Beijing: On a study tour to China to comprehend its development, Bihar Chief Minister Nitish Kumar appeared impressed with its growth but sounded diffident about its applicability to India.
Kumar was, however, struck by how a Communist country was transformed into that of a capitalist one in the process.
Summing up his week-long tour to both urban and rural areas of China, visiting various infrastructure projects which propelled the country into a second largest economy in the world, Nitish told Indian media here that Chinese system showcased well how development can be achieved through a centralised system of governance.
But the country which was once headed Communist revolution took to capitalist mode of development. "If you cannot say this capitalism, what else is it," he asked, asserting that profit is the motive in a capitalist model which was shunned in a Communist ideology," the Lohiate socialist said.
Nitish was on a tour at the invitation of the ruling Communist Party of China (CPC) which in the past invited several Chief Ministers from India to showcase its model of development.
Yet another contrast was wherever he went, the Chinese officials from cities, provinces and the centre spoke only about GDP of their areas.
There was no talk about below poverty line and its related issues, he said. "Everybody was talking GDP but there was no discussion about poverty. China has developed so much if there is still talk about people below the poverty line then there is no bigger failure than this," he said.
On the contrary, however in Bihar his government while implementing infrastructure projects in a major way, "given the same importance to education and health care besides food security," he said.
Chinese in the recent months have publicly acknowledged that as per UN studies, the country still has over 150 million people below the poverty line, which was why it remained a developing one.
Nitish was also struck by China`s option to shift from "Commune" agriculture to "Company" agriculture where the land is administered by corporate managers but not the farmers.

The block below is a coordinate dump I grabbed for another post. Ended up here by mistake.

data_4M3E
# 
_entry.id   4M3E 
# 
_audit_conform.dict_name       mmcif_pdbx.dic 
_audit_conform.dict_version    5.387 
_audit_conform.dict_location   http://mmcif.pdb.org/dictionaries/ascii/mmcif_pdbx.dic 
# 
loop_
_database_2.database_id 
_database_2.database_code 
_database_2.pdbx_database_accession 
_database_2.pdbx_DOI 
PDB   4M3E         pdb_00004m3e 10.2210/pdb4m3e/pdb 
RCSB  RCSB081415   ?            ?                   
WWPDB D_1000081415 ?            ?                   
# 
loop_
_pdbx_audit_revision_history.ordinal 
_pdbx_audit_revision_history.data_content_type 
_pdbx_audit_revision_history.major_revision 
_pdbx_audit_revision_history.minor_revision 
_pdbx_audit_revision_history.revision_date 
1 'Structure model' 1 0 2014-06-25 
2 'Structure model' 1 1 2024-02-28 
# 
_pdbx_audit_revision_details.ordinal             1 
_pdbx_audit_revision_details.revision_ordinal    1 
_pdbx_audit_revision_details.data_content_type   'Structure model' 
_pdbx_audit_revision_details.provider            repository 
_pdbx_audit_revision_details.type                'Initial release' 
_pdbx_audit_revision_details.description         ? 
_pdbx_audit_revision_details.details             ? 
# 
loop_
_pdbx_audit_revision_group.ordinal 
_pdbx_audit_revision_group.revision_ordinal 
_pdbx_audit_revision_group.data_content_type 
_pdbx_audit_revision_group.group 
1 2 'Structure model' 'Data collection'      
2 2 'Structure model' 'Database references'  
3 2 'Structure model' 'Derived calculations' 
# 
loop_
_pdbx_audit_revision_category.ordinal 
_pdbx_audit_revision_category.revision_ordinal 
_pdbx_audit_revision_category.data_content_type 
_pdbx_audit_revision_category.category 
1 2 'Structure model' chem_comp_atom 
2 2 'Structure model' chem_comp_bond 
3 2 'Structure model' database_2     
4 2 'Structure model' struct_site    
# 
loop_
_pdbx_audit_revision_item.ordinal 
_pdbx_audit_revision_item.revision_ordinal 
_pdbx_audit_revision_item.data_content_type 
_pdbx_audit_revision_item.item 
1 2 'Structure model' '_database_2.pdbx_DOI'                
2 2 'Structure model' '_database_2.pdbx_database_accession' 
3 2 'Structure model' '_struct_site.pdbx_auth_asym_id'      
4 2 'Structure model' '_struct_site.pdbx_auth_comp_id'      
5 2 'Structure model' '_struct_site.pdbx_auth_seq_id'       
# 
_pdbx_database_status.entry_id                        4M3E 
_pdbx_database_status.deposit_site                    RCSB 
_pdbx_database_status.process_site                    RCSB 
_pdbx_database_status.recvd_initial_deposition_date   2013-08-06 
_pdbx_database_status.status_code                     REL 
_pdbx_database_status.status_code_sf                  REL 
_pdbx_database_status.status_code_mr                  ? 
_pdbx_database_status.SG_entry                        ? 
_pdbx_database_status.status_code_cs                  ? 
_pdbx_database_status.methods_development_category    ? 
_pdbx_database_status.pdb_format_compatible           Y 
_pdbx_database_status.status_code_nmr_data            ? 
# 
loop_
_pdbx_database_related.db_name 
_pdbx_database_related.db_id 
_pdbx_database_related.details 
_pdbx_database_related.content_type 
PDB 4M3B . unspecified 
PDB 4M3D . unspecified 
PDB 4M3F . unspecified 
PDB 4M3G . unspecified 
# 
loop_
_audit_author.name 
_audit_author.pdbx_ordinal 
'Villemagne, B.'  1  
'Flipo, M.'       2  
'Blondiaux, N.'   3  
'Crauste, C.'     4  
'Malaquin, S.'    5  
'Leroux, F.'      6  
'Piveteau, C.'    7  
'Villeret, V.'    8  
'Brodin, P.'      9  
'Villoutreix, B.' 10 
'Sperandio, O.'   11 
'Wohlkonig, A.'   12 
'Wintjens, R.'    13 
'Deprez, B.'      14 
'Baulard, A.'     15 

Such a move to boost agriculture in India is not possible as land it dearer to the farmers and it cannot be separated from them.
He was sceptical about massive modern projects like maglev trains and high speed train projects, which are widely being promoted in China.
“How can these projects be implemented in India. Maglev trains are so costly. China can showcase it. Where can we bring the land and money," he said.
Similarly the high speed double tracks require a km distance between the two, which required to be fenced.
"Where can land for it," he asked it is virtually impossible to implement such projects in India. Also corruption issues that eroded the credibility of projects in India, he said adding that he brought about laws in Bihar which required time bound completion of corruption cases and declaration of assets by officials.
He however declined to comment on 2G scam and the controversy over Lokpal bill.
He said he was impressed with discipline and dedication shown in implantation of the projects and the quality maintained.
But at the same time convinced that the India and China model of development was different and the Indian model however cumbersome worked once credible consensus was reached with the support of established democratic institutions.
He attended a dinner hosted by Indian Ambassador to China, S Jaishankar today.
He is due to inaugurate a Buddhist conference here being jointly organised by India and China.